Weather by Jonathan Plowe, Forestry Manager

Although, on the one hand, it would be nice to have warm weather all year round we wouldn’t have the wonderful countryside we do have without the changes in the weather. Wild animals, trees and insects all rely of the annual changes in day length and weather to perform their part of a functioning ecology. Although the temperature is falling it’s still mild, but the dry spell has defi nitely broken with brooks with rivers fi lled to bursting and no sign of it settling down. Thankfully we fi nished all our timber harvesting a few weeks ago as heavy machinery on wet soils can cause lasting damage to woodland soils. The soil and what it contains (especially fungi) is as important, if not more so, than trees that grow on it.

We are now preparing the harvested sites for replanting by clearing drains, fi xing roads and laying out fences. We try to keep the impact to the woodland as low as possible, but the advent of Ash Die Back means that we have had to act on a larger scale than we normally would. However, the recovery can be surprisingly quick. The areas we replanted four years ago are now fi lled with trees up the 3m high, and soon we will be planning the removal the fences when the majority of the trees are out of the reach of hungry deer.

One unexpected bonus of the more open aspect of the woodland has been presence of Nightjars, a very uncommon bird. If you don’t know what they sound like look it up, it’s a very strange noise to hear at dusk in a wood.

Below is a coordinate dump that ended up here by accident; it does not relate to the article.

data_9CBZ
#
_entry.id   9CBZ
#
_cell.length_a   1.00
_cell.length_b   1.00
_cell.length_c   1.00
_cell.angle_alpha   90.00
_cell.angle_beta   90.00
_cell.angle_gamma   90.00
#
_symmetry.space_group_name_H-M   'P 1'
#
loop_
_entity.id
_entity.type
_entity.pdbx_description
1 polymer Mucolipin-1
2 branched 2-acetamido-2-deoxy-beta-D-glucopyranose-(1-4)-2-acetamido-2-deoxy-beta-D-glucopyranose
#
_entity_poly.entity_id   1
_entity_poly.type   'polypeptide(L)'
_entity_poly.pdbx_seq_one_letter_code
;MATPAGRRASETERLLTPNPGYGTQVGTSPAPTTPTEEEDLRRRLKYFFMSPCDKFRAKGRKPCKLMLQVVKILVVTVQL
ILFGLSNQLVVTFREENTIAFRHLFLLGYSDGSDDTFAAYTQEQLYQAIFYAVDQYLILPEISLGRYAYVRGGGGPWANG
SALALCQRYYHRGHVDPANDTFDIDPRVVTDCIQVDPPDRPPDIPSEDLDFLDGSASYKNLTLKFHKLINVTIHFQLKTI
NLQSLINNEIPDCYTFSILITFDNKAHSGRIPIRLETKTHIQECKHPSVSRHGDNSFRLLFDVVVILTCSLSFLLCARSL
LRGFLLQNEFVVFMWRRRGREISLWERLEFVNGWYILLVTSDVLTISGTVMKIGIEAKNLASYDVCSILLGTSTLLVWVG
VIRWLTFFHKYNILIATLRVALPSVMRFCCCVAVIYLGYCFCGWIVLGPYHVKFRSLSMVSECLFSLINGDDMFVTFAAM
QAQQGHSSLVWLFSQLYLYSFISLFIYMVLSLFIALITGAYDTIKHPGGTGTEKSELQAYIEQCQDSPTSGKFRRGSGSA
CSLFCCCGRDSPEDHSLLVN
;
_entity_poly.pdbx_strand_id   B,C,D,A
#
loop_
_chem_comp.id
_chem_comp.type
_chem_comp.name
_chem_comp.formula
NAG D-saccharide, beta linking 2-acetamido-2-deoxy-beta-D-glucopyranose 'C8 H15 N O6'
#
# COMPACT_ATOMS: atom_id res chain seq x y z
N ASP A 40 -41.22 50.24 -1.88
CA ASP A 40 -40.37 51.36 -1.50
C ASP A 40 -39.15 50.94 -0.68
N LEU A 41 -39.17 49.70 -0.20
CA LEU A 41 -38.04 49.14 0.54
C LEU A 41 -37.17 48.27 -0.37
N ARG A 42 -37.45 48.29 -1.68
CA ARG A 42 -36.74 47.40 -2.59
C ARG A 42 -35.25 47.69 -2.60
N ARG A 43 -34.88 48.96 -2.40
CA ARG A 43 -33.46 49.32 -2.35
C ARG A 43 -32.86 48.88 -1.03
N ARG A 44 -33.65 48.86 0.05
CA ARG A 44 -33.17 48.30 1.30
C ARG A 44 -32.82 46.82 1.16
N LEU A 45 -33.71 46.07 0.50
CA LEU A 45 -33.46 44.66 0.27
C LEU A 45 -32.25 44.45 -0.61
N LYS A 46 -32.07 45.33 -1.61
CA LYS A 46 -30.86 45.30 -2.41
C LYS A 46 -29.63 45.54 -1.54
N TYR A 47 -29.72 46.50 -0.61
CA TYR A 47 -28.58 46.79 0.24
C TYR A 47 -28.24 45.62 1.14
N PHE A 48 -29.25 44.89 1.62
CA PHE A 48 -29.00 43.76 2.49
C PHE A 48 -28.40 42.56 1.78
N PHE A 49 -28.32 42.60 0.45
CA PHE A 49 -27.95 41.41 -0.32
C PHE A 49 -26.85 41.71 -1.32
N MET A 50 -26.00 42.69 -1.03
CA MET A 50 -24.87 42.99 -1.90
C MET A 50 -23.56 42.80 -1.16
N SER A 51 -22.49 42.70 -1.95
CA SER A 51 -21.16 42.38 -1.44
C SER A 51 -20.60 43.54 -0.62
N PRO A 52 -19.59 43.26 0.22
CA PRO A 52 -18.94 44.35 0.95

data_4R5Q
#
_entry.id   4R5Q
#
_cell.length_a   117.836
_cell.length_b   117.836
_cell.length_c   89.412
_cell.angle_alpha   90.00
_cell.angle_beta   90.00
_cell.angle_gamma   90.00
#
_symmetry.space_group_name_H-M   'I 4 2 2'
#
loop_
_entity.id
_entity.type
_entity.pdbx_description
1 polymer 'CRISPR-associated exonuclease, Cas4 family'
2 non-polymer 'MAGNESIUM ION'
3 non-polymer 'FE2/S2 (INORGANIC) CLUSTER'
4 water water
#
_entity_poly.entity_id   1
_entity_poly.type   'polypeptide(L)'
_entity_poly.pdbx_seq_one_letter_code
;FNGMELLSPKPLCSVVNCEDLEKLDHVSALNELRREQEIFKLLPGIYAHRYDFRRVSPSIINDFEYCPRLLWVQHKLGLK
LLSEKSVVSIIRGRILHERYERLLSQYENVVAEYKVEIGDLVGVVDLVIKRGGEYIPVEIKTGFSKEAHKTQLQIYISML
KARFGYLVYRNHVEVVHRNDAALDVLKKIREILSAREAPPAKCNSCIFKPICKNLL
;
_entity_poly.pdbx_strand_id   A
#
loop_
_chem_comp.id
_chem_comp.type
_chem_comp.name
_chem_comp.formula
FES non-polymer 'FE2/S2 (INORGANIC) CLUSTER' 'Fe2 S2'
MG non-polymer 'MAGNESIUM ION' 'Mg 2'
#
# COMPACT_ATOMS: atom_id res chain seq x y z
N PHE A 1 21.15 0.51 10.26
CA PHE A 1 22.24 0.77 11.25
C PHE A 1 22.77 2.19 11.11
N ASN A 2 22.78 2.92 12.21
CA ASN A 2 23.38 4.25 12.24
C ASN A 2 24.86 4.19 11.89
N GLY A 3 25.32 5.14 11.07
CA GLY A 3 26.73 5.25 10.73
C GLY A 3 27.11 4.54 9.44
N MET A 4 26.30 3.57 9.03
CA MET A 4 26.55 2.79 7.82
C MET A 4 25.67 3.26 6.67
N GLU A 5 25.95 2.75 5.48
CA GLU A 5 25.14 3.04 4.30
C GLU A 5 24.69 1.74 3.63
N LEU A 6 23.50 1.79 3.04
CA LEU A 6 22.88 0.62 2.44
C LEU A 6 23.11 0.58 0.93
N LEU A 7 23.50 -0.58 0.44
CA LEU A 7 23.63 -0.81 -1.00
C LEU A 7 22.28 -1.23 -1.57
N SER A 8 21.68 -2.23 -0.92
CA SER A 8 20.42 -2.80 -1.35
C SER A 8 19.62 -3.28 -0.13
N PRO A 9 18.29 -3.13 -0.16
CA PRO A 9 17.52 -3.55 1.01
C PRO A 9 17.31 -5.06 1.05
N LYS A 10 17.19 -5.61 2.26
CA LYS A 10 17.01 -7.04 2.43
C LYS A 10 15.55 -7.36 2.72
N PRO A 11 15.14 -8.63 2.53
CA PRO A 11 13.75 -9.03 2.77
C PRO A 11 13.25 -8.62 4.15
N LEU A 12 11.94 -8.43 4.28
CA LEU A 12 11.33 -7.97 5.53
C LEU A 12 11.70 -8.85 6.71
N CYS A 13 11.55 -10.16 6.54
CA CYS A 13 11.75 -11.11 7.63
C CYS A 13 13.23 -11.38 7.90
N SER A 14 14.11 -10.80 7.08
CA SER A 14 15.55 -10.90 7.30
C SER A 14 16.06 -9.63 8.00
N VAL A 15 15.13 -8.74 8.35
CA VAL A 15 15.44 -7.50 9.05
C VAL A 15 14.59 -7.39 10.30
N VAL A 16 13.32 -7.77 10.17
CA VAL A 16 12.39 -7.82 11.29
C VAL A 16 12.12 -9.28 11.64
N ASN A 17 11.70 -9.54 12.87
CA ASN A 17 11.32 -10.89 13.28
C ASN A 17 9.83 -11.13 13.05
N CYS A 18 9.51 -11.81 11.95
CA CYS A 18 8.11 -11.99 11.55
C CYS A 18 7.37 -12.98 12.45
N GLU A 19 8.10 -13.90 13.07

I’m already planning next years timber harvest. This entails looking at which areas of the woodland need thinning, what measures we need to take to protect the wildlife (badger setts, etc.), where we will stack the timber and how to get large lorries into the wood to load the timber. All the while trying to balance the demands of the fi rewood and wood chip businesses with the sustainable management. As a general rule, we thin an area of woodland once every 10-15 years; this is often the reason why people are surprised when an area that they have known as unchanging (although I appreciate change from year to year) for several years is suddenly a hive of activity with big machines and trees crashing down. The key here is the time and spacial scale we look at things as foresters. We are doing this every year, but as much as possible for ecological reasons, we keep each years work as separated as we can and so you may think nothing is going on, but we are literally still beavering away!

We still have plenty of fi rewood in stock and delivery times have eased a bit, although the largest size of logs has nearly sold out. Please go to our website to order and thank you for your continued custom. 

Boughton Estates Woodlands January 2023